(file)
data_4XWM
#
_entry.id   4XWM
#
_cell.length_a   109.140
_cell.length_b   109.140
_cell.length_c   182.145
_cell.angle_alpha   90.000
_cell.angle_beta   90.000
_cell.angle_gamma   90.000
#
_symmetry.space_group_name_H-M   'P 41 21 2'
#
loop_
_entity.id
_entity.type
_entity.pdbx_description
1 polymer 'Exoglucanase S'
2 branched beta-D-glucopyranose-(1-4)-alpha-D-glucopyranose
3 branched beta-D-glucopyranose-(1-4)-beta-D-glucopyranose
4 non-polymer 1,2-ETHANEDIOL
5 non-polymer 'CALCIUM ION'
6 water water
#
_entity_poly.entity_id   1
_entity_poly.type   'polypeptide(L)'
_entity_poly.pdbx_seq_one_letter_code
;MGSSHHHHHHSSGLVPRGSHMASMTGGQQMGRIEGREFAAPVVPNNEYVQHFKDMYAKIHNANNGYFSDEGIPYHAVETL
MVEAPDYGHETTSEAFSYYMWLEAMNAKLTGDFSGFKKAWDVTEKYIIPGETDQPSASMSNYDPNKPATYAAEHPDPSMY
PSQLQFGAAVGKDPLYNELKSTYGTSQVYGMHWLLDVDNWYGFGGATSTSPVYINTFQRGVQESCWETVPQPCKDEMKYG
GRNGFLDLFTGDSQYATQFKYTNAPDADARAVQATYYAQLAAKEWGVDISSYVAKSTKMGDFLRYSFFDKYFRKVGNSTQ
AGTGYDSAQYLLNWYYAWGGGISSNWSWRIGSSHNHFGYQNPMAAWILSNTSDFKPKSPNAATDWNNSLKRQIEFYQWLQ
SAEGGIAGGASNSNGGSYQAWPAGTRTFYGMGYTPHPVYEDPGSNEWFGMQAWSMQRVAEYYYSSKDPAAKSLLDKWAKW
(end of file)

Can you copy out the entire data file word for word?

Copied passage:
data_4XWM
#
_entry.id   4XWM
#
_cell.length_a   109.140
_cell.length_b   109.140
_cell.length_c   182.145
_cell.angle_alpha   90.000
_cell.angle_beta   90.000
_cell.angle_gamma   90.000
#
_symmetry.space_group_name_H-M   'P 41 21 2'
#
loop_
_entity.id
_entity.type
_entity.pdbx_description
1 polymer 'Exoglucanase S'
2 branched beta-D-glucopyranose-(1-4)-alpha-D-glucopyranose
3 branched beta-D-glucopyranose-(1-4)-beta-D-glucopyranose
4 non-polymer 1,2-ETHANEDIOL
5 non-polymer 'CALCIUM ION'
6 water water
#
_entity_poly.entity_id   1
_entity_poly.type   'polypeptide(L)'
_entity_poly.pdbx_seq_one_letter_code
;MGSSHHHHHHSSGLVPRGSHMASMTGGQQMGRIEGREFAAPVVPNNEYVQHFKDMYAKIHNANNGYFSDEGIPYHAVETL
MVEAPDYGHETTSEAFSYYMWLEAMNAKLTGDFSGFKKAWDVTEKYIIPGETDQPSASMSNYDPNKPATYAAEHPDPSMY
PSQLQFGAAVGKDPLYNELKSTYGTSQVYGMHWLLDVDNWYGFGGATSTSPVYINTFQRGVQESCWETVPQPCKDEMKYG
GRNGFLDLFTGDSQYATQFKYTNAPDADARAVQATYYAQLAAKEWGVDISSYVAKSTKMGDFLRYSFFDKYFRKVGNSTQ
AGTGYDSAQYLLNWYYAWGGGISSNWSWRIGSSHNHFGYQNPMAAWILSNTSDFKPKSPNAATDWNNSLKRQIEFYQWLQ
SAEGGIAGGASNSNGGSYQAWPAGTRTFYGMGYTPHPVYEDPGSNEWFGMQAWSMQRVAEYYYSSKDPAAKSLLDKWAKW